Further up the same street, which leads to the town centre from Castlebar, Gus Bowyer has been successful in his application under Croí Cónaithe to restore another 18th-century house.

The Croí Cónaithe grant provides up to €50,000 to renovate a vacant property, with an additional €20,000 top-up available if the property is derelict. Properties considered to be eligible must be vacant for two years or more and be built before 2008.

“I’m delighted to have been fully approved for the grant and plan to do some of the restoration work myself before moving in to it in about a year. The house was built in 1758 and has two storeys with four bedrooms,” says Bowyer.

He explains that as well as floors needing to be replaced, and some plastering and redecorating, he plans to reinstate the original sash windows.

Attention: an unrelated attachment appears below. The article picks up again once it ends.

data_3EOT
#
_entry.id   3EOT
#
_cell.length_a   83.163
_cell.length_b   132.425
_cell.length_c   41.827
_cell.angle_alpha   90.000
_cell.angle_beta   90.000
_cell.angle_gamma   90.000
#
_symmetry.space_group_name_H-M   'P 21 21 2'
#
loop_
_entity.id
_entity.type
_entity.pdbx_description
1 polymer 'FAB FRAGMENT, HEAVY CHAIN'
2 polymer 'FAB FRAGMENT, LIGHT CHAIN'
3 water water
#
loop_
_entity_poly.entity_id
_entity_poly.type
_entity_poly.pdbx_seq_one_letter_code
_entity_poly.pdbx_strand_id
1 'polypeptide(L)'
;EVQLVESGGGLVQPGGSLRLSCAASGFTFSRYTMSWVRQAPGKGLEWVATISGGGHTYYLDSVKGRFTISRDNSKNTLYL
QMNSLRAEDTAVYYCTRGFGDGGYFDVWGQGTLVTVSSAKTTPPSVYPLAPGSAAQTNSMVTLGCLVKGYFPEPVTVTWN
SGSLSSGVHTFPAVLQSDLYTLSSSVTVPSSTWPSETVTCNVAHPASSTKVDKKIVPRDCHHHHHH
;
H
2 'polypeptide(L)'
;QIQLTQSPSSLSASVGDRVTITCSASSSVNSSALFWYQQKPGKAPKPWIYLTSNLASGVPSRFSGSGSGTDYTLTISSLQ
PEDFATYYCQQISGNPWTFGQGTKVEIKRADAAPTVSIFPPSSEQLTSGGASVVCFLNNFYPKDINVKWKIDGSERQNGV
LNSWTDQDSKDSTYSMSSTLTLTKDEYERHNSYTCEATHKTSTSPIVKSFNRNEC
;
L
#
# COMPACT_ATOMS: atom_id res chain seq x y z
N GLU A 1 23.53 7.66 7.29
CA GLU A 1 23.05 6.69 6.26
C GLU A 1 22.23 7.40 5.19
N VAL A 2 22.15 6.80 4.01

The latest GeoDirectory Residential Buildings Report indicates Mayo is the county with the highest level of dereliction and is among the counties with the highest vacancy rate.

However, the report has also shown an increase in residential construction activity in the county last year, with a drop in the overall level of vacancy and dereliction. Some 495 new Mayo addresses were added to the directory’s database in the 12 months to December 2023, a 10 per cent increase from the 12 months to December 2022.

The directory records 84.8 per cent of houses being occupied, which is almost 10 per cent less than the national housing rate of occupancy. Some 4.5 per cent of the housing stock in Mayo are holiday homes and a further 10.7 per cent are vacant homes.